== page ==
Advertisement

BOOSTER SHOTS: Oddities, musings and news from the
health world

Soccer playing could improve homeless men's health, study says

October 04, 2011|By Jeannine Stein, Los Angeles Times / For the Booster Shots blog
  • Homeless men's health gets a boost from regular soccer playing, a study finds.
Homeless men's health gets a boost from regular soccer playing, a… (Spencer Platt / Getty Images )

A regular exercise program is good for pretty much every segment of the population, including homeless men.

A small study of homeless men living in Copenhagen found that playing street soccer for 12 weeks improved their cardiovascular health, blood pressure, body fat percentage and cholesterol. Although pedometer readings revealed that the study participants averaged more than 10,000 steps a day, they lacked intense physical activity that can improve the cardiovascular system.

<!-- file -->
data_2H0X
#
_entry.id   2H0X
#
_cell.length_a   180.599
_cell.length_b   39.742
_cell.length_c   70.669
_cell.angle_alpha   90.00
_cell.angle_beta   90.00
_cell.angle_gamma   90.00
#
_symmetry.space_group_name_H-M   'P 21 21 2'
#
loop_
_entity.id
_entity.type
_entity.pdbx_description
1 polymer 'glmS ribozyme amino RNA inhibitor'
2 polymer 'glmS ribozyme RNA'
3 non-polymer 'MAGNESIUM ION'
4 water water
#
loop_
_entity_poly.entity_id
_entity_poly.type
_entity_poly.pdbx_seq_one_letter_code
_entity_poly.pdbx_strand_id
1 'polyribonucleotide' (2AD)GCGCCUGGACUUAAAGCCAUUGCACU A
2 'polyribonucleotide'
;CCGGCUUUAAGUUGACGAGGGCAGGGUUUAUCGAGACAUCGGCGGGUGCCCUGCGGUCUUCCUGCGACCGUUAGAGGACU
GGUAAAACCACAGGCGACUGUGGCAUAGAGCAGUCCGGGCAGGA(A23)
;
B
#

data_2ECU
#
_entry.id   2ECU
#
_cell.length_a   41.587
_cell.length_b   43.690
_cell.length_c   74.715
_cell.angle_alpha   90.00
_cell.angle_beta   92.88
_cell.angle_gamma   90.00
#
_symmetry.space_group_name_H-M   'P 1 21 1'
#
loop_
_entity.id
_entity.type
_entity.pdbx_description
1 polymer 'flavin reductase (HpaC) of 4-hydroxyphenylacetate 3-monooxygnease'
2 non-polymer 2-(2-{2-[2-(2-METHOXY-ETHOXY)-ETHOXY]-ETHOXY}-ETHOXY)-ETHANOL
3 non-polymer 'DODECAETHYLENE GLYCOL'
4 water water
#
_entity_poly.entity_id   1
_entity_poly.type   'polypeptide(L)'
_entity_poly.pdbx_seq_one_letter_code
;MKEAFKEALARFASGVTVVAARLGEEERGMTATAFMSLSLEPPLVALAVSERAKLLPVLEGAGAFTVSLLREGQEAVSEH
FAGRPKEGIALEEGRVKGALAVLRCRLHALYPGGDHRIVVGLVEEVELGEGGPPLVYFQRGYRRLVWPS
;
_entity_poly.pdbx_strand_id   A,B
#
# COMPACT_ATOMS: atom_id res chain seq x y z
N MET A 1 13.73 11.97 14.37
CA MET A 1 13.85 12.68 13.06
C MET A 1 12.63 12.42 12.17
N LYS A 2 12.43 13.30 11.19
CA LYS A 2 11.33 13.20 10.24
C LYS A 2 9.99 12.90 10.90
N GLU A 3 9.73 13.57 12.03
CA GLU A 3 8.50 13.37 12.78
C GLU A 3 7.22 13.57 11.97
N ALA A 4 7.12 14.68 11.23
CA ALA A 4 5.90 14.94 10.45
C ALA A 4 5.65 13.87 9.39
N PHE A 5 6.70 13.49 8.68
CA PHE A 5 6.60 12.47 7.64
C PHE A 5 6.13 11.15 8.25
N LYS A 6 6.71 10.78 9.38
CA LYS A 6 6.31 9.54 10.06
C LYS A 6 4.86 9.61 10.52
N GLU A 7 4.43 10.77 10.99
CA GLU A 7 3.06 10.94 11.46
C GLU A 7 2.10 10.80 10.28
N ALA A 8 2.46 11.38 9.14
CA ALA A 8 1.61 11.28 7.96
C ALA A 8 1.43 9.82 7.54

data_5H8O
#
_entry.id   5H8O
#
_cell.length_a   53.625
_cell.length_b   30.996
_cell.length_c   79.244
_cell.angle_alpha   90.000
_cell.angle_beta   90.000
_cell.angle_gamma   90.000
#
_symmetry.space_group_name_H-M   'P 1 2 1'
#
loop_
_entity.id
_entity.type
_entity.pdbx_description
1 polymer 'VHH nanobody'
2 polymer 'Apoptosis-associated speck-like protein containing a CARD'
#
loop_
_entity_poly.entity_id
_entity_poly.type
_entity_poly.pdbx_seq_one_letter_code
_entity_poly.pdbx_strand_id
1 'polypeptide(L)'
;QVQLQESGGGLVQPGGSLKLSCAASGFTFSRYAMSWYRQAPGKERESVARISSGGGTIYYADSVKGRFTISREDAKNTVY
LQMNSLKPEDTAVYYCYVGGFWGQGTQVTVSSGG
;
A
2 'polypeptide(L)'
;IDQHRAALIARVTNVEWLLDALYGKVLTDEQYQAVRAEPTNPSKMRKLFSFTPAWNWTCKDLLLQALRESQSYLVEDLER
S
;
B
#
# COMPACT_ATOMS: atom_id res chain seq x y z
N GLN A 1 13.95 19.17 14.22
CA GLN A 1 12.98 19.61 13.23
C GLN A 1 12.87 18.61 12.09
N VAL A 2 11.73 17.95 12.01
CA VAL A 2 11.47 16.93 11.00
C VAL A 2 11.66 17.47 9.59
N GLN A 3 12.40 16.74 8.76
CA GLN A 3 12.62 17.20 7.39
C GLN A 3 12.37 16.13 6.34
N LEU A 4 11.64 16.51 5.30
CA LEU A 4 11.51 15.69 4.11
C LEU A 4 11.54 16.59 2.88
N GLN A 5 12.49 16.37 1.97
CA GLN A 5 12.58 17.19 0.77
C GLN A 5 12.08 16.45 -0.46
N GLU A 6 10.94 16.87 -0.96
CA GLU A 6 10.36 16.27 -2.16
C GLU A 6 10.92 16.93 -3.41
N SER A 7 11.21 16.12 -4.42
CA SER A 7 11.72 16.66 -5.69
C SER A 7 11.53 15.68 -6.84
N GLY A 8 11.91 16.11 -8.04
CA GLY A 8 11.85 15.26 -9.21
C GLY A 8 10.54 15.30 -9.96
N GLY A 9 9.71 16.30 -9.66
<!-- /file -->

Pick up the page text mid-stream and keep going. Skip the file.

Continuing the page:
The majority of the men said they regularly smoked cigarettes and marijuana, and many also drank alcohol. Of the 55 original study participants, 33 took part in a soccer training group while the others did not, serving as a control group (they were put on a waiting list to take part in the program later). Among the group, 22 men in the training group and 10 men in the control group finished the trial.

The soccer games took place two to three times a week and included two teams of four people. The men also were able to take part in supervised training at a local gym once a week.

After 12 weeks the men saw their health improve: on average, maximum oxygen uptake (a measure of cardiovascular fitness) improved 11%, body fat decreased 2.5% and LDL (bad) cholesterol went down 6.4%. Diastolic blood pressure (that's the bottom number) also dropped.

"Street football for homeless men ... significantly improves the fitness and cardiovascular health profile of these men," said lead author Peter Krustrup in a news release. "We also observed a very high attendance rate, which is promising for future adherence to physical activity."

The study was released this week in the European Journal of Applied Physiology.

Advertisement
Los Angeles Times Articles
|
|
|